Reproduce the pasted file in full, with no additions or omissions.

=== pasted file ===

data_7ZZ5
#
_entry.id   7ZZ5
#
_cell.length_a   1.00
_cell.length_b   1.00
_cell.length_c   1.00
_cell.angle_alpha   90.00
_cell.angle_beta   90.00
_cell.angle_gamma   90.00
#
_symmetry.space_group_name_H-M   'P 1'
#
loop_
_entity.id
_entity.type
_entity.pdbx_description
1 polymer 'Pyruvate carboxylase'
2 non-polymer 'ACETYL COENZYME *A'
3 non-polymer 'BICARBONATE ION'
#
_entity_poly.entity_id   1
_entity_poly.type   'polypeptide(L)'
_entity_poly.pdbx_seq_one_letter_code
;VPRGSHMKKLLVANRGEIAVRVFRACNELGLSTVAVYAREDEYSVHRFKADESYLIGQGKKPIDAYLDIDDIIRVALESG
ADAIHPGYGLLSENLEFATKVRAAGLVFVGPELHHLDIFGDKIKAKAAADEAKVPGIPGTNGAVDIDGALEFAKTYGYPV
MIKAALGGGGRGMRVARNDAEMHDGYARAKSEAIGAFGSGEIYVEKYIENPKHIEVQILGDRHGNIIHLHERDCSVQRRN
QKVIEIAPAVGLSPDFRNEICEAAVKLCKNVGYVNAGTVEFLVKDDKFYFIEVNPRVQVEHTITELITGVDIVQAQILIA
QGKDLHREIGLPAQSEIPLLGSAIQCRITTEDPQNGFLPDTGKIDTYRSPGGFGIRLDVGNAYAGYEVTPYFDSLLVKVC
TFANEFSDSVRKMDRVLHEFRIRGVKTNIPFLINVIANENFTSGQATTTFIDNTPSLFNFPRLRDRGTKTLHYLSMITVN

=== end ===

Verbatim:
data_7ZZ5
#
_entry.id   7ZZ5
#
_cell.length_a   1.00
_cell.length_b   1.00
_cell.length_c   1.00
_cell.angle_alpha   90.00
_cell.angle_beta   90.00
_cell.angle_gamma   90.00
#
_symmetry.space_group_name_H-M   'P 1'
#
loop_
_entity.id
_entity.type
_entity.pdbx_description
1 polymer 'Pyruvate carboxylase'
2 non-polymer 'ACETYL COENZYME *A'
3 non-polymer 'BICARBONATE ION'
#
_entity_poly.entity_id   1
_entity_poly.type   'polypeptide(L)'
_entity_poly.pdbx_seq_one_letter_code
;VPRGSHMKKLLVANRGEIAVRVFRACNELGLSTVAVYAREDEYSVHRFKADESYLIGQGKKPIDAYLDIDDIIRVALESG
ADAIHPGYGLLSENLEFATKVRAAGLVFVGPELHHLDIFGDKIKAKAAADEAKVPGIPGTNGAVDIDGALEFAKTYGYPV
MIKAALGGGGRGMRVARNDAEMHDGYARAKSEAIGAFGSGEIYVEKYIENPKHIEVQILGDRHGNIIHLHERDCSVQRRN
QKVIEIAPAVGLSPDFRNEICEAAVKLCKNVGYVNAGTVEFLVKDDKFYFIEVNPRVQVEHTITELITGVDIVQAQILIA
QGKDLHREIGLPAQSEIPLLGSAIQCRITTEDPQNGFLPDTGKIDTYRSPGGFGIRLDVGNAYAGYEVTPYFDSLLVKVC
TFANEFSDSVRKMDRVLHEFRIRGVKTNIPFLINVIANENFTSGQATTTFIDNTPSLFNFPRLRDRGTKTLHYLSMITVN